Climate Change Could Negate Positive Tree Diversity Effects on Forest Productivity: A Study Across Five Climate Types in Spain and Canada
A positive relationship between tree diversity and forest productivity is reported for many forested biomes of the world. However, whether tree diversity is able to increase the stability of forest growth to changes in climate is still an open question. We addressed this question using 36,378 permanent forest plots from National Forest Inventories of Spain and Québec (Eastern Canada), covering five of the most important climate types where forests grow on Earth and a large temperature and precipitation gradient. The plots were used to compute forest productivity (aboveground woody biomass increment) and functional diversity (based on the functional traits of species). Divergence from normal levels of precipitation (dryer or wetter than 30-year means) and temperature (warmer or colder) were computed for each plot from monthly temperature and precipitation means. Other expected drivers of forest growth were also included. Our results show a significant impact of climate divergences on forest productivity, but not always in the expected direction. Furthermore, although functional trait diversity had a general positive impact on forest productivity under normal conditions, this effect was not maintained in stands having suffered from temperature divergence (i.e., warmer conditions). Contrary to our expectations, we found that tree diversity did not result in more stable forest’s growth conditions during changes in climate. These results could have important implications for the future dynamics and management of mixed forests worldwide under climate change.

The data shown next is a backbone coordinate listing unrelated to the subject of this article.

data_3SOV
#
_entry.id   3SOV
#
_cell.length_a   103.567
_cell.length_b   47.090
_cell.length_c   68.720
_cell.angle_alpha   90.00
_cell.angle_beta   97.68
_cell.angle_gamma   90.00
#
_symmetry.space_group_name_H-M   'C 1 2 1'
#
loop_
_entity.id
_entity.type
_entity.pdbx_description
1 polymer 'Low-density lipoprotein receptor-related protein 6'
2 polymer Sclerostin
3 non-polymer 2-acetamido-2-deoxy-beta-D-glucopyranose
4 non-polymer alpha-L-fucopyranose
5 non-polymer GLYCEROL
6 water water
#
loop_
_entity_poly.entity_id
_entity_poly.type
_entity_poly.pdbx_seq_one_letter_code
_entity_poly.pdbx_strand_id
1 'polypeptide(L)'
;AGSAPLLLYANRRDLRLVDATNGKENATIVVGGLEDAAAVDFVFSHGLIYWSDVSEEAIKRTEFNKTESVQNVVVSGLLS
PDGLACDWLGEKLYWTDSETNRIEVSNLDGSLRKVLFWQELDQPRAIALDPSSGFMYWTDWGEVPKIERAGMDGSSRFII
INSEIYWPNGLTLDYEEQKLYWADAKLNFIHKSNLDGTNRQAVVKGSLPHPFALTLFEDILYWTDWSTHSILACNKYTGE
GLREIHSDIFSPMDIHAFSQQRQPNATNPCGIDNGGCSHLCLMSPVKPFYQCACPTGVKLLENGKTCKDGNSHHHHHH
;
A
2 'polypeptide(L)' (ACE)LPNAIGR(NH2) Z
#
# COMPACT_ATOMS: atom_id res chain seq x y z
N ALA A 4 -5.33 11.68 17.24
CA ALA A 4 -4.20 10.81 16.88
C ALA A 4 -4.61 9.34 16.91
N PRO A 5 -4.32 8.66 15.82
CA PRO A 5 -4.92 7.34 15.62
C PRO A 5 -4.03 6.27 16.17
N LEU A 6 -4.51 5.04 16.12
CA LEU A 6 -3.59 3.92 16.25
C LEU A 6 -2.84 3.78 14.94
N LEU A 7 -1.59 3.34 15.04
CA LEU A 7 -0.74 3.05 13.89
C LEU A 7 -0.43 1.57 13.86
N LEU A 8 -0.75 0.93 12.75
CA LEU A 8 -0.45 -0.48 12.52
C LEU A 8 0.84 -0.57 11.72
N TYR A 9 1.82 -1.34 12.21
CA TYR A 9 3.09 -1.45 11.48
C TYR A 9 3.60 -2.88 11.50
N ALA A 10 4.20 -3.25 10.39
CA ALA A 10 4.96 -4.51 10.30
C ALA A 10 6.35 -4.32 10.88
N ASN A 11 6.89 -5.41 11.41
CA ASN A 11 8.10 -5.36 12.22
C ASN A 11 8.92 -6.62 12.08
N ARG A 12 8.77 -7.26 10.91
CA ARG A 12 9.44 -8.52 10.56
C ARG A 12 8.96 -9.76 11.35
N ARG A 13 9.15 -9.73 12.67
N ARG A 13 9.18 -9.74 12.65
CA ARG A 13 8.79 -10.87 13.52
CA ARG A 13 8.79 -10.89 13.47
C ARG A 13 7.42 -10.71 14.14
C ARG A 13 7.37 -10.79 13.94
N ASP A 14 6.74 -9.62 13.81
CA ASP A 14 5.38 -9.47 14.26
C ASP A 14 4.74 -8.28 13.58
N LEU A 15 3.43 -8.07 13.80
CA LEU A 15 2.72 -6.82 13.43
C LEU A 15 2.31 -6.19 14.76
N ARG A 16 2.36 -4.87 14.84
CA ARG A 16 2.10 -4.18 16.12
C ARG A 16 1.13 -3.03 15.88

Publisher URL: https://link.springer.com/article/10.1007/s10021-017-0196-y
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